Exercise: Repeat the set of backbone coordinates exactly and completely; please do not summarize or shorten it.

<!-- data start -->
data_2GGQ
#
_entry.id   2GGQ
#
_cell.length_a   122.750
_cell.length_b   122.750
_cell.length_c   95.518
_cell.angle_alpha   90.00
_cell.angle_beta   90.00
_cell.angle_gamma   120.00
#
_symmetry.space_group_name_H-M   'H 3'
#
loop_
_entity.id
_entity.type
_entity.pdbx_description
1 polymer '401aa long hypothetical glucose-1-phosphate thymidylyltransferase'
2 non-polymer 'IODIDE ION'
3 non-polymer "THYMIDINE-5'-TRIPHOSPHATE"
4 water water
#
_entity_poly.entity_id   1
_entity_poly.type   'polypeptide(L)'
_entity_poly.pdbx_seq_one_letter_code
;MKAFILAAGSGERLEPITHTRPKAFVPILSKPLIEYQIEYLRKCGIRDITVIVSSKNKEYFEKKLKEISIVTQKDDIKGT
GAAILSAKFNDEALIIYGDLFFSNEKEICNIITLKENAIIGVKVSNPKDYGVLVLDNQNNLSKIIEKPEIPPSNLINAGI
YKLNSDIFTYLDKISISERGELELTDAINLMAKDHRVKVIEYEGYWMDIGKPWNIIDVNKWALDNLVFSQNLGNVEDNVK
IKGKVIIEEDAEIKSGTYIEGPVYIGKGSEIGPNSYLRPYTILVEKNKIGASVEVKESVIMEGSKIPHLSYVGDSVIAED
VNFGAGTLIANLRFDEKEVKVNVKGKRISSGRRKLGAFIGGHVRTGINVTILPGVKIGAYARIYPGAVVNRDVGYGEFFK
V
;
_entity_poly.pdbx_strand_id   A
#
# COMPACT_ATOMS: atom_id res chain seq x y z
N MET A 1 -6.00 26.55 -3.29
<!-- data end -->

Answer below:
data_2GGQ
#
_entry.id   2GGQ
#
_cell.length_a   122.750
_cell.length_b   122.750
_cell.length_c   95.518
_cell.angle_alpha   90.00
_cell.angle_beta   90.00
_cell.angle_gamma   120.00
#
_symmetry.space_group_name_H-M   'H 3'
#
loop_
_entity.id
_entity.type
_entity.pdbx_description
1 polymer '401aa long hypothetical glucose-1-phosphate thymidylyltransferase'
2 non-polymer 'IODIDE ION'
3 non-polymer "THYMIDINE-5'-TRIPHOSPHATE"
4 water water
#
_entity_poly.entity_id   1
_entity_poly.type   'polypeptide(L)'
_entity_poly.pdbx_seq_one_letter_code
;MKAFILAAGSGERLEPITHTRPKAFVPILSKPLIEYQIEYLRKCGIRDITVIVSSKNKEYFEKKLKEISIVTQKDDIKGT
GAAILSAKFNDEALIIYGDLFFSNEKEICNIITLKENAIIGVKVSNPKDYGVLVLDNQNNLSKIIEKPEIPPSNLINAGI
YKLNSDIFTYLDKISISERGELELTDAINLMAKDHRVKVIEYEGYWMDIGKPWNIIDVNKWALDNLVFSQNLGNVEDNVK
IKGKVIIEEDAEIKSGTYIEGPVYIGKGSEIGPNSYLRPYTILVEKNKIGASVEVKESVIMEGSKIPHLSYVGDSVIAED
VNFGAGTLIANLRFDEKEVKVNVKGKRISSGRRKLGAFIGGHVRTGINVTILPGVKIGAYARIYPGAVVNRDVGYGEFFK
V
;
_entity_poly.pdbx_strand_id   A
#
# COMPACT_ATOMS: atom_id res chain seq x y z
N MET A 1 -6.00 26.55 -3.29